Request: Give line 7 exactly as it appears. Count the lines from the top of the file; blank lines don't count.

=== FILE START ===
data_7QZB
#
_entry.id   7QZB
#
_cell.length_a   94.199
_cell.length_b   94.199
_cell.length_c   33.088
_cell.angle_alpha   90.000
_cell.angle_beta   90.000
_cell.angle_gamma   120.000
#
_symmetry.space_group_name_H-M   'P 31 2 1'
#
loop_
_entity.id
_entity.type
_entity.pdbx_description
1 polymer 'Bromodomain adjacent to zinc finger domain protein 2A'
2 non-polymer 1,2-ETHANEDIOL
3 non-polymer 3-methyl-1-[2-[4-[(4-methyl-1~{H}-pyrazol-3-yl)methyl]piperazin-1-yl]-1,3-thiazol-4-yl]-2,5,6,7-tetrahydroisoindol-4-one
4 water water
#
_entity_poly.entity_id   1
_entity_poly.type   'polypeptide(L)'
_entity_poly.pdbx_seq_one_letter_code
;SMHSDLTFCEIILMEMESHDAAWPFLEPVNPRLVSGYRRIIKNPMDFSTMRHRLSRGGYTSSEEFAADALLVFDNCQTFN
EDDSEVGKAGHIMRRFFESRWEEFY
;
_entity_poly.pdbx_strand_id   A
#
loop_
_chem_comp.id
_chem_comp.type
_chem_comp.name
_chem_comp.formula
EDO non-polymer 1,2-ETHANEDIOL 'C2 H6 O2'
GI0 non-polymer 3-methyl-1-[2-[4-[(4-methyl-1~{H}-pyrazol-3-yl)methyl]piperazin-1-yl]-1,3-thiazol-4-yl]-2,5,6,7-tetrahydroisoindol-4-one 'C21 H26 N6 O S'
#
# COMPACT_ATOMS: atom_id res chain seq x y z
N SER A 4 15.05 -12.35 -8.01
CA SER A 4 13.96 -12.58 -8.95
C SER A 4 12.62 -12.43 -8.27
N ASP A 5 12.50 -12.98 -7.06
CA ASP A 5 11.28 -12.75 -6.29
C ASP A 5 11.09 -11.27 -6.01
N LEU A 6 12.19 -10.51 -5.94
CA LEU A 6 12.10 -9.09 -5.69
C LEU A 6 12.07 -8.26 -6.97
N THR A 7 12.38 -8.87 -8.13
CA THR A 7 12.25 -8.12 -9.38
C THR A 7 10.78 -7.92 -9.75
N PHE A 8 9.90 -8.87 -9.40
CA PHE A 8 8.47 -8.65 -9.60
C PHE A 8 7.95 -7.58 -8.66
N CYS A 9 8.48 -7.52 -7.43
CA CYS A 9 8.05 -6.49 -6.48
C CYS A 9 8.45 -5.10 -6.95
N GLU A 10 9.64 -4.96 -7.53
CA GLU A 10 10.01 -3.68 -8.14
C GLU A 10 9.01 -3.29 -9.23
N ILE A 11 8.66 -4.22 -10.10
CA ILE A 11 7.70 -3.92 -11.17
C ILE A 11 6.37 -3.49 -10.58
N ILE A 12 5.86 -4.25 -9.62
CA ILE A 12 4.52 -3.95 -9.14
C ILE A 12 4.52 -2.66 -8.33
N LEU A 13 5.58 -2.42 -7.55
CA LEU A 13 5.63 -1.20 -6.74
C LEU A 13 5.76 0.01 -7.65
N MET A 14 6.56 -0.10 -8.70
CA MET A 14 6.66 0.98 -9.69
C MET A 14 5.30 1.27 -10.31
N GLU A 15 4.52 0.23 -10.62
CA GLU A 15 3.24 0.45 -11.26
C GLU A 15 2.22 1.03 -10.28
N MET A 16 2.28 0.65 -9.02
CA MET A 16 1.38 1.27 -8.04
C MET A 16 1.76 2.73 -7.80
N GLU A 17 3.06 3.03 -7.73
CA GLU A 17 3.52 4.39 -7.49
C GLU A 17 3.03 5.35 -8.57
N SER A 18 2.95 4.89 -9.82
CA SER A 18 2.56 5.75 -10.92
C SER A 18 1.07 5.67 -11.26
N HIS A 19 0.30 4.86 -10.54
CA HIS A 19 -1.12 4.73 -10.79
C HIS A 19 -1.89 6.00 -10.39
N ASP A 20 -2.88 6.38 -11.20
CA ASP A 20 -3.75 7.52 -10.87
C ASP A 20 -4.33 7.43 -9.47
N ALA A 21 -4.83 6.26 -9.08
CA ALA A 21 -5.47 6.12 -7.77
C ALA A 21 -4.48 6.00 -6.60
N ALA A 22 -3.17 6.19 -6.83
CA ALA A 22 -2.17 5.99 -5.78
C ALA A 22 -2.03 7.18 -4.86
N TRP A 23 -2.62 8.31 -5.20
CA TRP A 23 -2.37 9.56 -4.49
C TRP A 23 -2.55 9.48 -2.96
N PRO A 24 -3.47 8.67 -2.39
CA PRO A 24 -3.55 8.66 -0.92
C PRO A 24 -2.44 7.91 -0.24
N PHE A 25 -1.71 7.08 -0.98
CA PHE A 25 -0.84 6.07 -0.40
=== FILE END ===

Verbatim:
_cell.length_c   33.088